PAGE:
Medical Border Control: How Healthcare Shapes Illegality
Anthony M. Jimenez
PhD Rochester Institute of Technology
Over 11 million undocumented immigrants reside in the United States today, all of whom are ineligible for healthcare coverage. I examine how undocumented immigrants receive care, if at all, and how their illegality is both a social determinant of and determined by health disparities. This research is grounded in 11 months of ethnography at a volunteer-run NGO based in Houston, Texas that provides free food, clothing, basic medical services and temporary shelter to hundreds of undocumented immigrants from Latin America, Africa, and Asia each year.
While previous research has attended to how the healthcare system in the U.S. reinforces the terms of border legality, I focus on how it regulates and shapes migrants’ illegality, and by extension, exploitability. I center my analysis on three state-sanctioned border control operations – denial, detention, and deportation. I discuss (1) the bureaucratic mechanisms set in place to deny undocumented migrants basic medical care; (2) the function of informal, medically unaccredited personal care homes in detaining the most ill; and (3) the ways in which the medical district facilitates migrants’ erasure from the US nation-state (i.e., deportation by death). Synergizing the theoretical contributions of medical sociologists and immigration scholars, my research illustrates how the US healthcare system and border control not only work hand-in-hand but also strengthen one another.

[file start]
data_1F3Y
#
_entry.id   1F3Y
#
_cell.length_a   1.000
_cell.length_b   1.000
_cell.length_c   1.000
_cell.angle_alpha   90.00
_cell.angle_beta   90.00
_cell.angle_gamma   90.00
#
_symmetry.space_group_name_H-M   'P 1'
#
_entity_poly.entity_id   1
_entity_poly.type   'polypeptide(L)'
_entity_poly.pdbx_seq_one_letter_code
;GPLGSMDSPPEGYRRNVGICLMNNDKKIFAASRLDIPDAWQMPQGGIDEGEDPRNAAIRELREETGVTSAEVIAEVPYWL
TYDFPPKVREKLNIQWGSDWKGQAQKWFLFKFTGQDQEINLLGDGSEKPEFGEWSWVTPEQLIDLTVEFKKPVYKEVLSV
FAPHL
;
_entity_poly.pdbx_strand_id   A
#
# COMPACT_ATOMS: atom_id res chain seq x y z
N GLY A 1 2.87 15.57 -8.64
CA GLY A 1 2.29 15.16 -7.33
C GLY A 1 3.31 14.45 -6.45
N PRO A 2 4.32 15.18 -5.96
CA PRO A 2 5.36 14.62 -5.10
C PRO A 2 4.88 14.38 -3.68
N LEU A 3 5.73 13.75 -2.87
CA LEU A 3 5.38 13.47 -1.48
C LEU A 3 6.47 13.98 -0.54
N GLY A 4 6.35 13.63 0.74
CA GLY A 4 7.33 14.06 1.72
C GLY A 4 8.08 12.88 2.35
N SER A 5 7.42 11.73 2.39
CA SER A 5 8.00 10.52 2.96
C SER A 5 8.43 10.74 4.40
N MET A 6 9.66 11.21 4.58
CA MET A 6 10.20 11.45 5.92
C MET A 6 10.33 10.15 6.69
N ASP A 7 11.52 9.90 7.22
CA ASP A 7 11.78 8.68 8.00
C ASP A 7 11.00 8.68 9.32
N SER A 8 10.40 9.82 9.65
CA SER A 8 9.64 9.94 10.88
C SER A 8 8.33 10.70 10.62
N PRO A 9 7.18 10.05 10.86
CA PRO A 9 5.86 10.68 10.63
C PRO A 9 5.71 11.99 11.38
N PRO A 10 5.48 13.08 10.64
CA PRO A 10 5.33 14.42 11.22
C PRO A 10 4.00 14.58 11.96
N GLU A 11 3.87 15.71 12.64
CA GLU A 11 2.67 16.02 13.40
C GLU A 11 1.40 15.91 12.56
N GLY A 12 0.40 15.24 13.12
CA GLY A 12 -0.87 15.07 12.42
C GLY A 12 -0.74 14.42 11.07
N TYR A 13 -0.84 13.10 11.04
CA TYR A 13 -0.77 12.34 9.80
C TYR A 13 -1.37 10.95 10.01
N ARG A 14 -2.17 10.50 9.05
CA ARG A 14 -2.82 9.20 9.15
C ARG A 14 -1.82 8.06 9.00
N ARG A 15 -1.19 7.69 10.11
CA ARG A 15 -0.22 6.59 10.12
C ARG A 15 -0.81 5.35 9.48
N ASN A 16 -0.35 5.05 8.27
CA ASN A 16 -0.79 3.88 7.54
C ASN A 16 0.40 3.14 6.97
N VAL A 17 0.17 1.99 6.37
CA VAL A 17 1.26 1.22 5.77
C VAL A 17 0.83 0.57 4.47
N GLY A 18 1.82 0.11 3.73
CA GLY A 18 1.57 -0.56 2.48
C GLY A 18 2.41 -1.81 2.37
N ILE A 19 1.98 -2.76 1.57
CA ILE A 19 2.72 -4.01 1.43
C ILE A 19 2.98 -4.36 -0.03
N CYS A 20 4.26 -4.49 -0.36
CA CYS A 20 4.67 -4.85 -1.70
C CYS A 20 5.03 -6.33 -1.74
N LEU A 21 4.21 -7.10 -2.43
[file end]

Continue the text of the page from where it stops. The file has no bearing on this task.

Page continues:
Is an Assistant Professor of Sociology at Rochester Institute of Technology. He grew up along the US-Mexico border in El Paso, Texas and completed his doctoral program at the University of Minnesota. His research, supported in part by the Ford Foundation, focuses on border imperialism and the intersections between immigration and healthcare. In his prospective research, Anthony will explore how COVID-19 has shaped migrants’ home health options and experiences.